The inside of the washer. The agitator is somewhat large and the overall opening of the tub is narrow in relation to it, so sometimes it is difficult to get large handfuls of clothes out of the tub without getting them snagged on the agitator.
Once the washer fills with the appropriate amount of water, it starts running if the lid is closed. There is obviously a switch that senses the state of the lid, and does not start the washer if it the lid is open. The switch is not located obviously (my old washer had an arrangement where a small protrusion on the lid pressed down on a switch on the body of the washer, signaling the washer to run. I could press the switch down with a finger and keep the lid open to see what was going on if I wanted to), so I could not look too clearly into the washer while it was running. You could still open the lid about 2 inches and peek in, but I could not open the lid any wider.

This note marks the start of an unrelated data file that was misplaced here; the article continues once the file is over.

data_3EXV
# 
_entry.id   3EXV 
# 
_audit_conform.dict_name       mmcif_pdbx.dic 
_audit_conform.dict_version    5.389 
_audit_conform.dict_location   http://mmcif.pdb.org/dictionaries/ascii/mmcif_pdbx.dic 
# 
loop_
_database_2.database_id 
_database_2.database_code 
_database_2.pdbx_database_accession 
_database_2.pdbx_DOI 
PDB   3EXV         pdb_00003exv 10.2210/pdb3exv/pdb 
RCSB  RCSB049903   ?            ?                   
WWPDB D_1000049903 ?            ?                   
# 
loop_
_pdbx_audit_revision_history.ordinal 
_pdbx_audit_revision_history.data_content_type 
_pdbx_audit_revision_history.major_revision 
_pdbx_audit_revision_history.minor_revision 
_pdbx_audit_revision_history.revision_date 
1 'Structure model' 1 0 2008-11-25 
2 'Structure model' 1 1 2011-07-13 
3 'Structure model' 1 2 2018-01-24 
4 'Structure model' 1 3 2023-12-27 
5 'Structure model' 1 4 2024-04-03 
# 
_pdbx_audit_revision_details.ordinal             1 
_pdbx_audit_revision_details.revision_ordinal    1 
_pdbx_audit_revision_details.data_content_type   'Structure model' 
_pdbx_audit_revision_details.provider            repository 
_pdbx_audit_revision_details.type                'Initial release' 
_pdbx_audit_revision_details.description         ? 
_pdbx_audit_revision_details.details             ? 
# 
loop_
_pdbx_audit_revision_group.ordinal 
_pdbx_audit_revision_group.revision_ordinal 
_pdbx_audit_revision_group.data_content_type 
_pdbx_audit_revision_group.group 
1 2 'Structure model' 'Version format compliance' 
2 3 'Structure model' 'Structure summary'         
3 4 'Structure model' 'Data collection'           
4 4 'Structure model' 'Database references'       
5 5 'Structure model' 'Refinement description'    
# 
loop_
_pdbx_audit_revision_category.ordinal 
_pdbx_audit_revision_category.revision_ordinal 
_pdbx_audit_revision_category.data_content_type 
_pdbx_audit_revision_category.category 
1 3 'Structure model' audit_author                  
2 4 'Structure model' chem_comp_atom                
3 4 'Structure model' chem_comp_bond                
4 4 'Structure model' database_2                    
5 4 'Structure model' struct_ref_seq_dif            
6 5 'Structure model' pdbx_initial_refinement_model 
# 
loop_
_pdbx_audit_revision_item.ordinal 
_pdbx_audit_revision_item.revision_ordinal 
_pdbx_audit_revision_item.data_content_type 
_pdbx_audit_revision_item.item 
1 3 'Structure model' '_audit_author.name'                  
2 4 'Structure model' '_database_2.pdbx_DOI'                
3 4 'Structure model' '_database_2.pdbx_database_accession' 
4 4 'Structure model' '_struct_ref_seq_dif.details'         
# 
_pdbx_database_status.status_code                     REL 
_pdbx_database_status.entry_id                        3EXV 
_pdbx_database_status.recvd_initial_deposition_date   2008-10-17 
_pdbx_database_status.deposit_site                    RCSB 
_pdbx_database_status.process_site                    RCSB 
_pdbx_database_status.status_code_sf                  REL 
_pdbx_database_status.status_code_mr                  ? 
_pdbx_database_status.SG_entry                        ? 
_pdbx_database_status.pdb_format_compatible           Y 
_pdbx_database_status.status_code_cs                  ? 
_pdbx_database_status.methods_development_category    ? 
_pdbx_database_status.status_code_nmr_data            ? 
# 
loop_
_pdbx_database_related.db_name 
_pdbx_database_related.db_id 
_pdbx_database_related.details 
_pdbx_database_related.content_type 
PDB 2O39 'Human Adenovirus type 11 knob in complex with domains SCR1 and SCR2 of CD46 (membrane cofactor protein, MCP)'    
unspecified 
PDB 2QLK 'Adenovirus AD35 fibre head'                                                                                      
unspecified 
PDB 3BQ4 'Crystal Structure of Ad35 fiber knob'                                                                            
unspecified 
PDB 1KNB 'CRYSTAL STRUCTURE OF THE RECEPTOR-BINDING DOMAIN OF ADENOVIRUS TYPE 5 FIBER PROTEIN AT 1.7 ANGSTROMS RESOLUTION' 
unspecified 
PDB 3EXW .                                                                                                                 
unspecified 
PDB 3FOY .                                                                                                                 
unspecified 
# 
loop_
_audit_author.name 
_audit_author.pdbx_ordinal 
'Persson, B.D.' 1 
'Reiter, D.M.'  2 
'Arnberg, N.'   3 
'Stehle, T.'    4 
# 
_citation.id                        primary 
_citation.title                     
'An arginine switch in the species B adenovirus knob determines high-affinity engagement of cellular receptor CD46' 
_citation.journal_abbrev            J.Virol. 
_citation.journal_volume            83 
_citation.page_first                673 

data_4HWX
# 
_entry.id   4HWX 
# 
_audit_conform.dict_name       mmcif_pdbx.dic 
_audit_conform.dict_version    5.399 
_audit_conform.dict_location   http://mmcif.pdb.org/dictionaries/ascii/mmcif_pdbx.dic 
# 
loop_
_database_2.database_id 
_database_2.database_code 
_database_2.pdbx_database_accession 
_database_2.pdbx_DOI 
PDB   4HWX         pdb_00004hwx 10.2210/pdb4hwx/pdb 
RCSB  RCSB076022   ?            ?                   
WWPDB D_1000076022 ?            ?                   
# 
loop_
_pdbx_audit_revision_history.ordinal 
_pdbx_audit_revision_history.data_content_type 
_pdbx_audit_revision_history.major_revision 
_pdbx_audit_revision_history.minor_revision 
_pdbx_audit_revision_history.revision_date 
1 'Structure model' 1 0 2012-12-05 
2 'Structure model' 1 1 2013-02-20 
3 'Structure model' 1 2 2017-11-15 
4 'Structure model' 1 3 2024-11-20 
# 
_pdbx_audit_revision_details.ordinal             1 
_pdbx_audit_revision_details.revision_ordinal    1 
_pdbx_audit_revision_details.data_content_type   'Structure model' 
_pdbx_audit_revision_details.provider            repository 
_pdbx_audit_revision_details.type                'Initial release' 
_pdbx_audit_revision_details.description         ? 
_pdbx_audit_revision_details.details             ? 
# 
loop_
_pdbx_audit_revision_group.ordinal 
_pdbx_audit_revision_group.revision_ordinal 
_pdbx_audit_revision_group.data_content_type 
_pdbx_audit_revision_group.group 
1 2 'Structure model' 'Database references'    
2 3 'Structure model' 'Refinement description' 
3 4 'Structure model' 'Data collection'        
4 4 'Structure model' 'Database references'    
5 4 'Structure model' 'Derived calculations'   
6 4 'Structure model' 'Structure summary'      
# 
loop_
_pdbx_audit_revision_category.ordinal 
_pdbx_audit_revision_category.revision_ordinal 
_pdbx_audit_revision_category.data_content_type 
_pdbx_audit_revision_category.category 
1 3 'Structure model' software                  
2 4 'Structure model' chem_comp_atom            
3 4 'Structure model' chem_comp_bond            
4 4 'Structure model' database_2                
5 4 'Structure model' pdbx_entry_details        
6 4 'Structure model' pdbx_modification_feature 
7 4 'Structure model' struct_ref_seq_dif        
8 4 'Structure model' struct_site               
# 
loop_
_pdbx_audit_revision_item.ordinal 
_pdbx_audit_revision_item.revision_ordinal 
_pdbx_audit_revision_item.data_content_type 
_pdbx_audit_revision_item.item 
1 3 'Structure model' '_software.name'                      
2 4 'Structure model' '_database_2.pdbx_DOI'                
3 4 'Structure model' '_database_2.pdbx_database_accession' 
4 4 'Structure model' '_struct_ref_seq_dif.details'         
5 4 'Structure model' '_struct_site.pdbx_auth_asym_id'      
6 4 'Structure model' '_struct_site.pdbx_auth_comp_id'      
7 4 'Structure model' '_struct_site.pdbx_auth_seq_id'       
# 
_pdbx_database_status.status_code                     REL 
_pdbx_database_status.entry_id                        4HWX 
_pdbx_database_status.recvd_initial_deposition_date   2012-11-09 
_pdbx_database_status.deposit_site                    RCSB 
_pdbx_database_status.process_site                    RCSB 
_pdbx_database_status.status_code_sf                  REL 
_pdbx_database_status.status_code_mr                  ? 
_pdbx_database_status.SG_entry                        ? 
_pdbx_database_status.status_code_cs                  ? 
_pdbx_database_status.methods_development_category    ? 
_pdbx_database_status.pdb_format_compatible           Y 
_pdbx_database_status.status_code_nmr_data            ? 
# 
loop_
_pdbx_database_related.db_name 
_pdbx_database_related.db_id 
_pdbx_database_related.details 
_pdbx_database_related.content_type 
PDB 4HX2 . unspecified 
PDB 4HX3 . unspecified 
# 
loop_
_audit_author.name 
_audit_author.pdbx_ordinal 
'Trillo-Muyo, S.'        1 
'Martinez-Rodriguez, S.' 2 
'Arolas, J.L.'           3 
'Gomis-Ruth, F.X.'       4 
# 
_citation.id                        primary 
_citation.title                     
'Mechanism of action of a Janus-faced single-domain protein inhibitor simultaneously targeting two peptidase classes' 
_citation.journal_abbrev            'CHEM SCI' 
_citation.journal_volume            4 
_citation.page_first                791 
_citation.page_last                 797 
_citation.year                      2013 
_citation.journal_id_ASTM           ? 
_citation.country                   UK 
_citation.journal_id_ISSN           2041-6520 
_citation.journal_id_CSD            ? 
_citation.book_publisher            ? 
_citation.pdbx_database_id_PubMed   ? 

The washer is not super quiet or silent, but it is not overly loud either. Since I have a separate laundry room and it is in the basement of the house, I don't really care, but even if you have an apartment, the noise should not be objectionable. Before the rinse cycle (as well as before the final spin cycle), the water is drained from the tub. During this draining, the tub does not spin, so the clothes in the tub tend to settle down in the bottom of the tub just before the tub starts spinning. I think the spin would be more efficient if the spin started during the drain so that the clothes are deposited in all parts of the tub instead of just the bottom, but in spite of this inefficiency, the clothes came out of the final spin quite dry.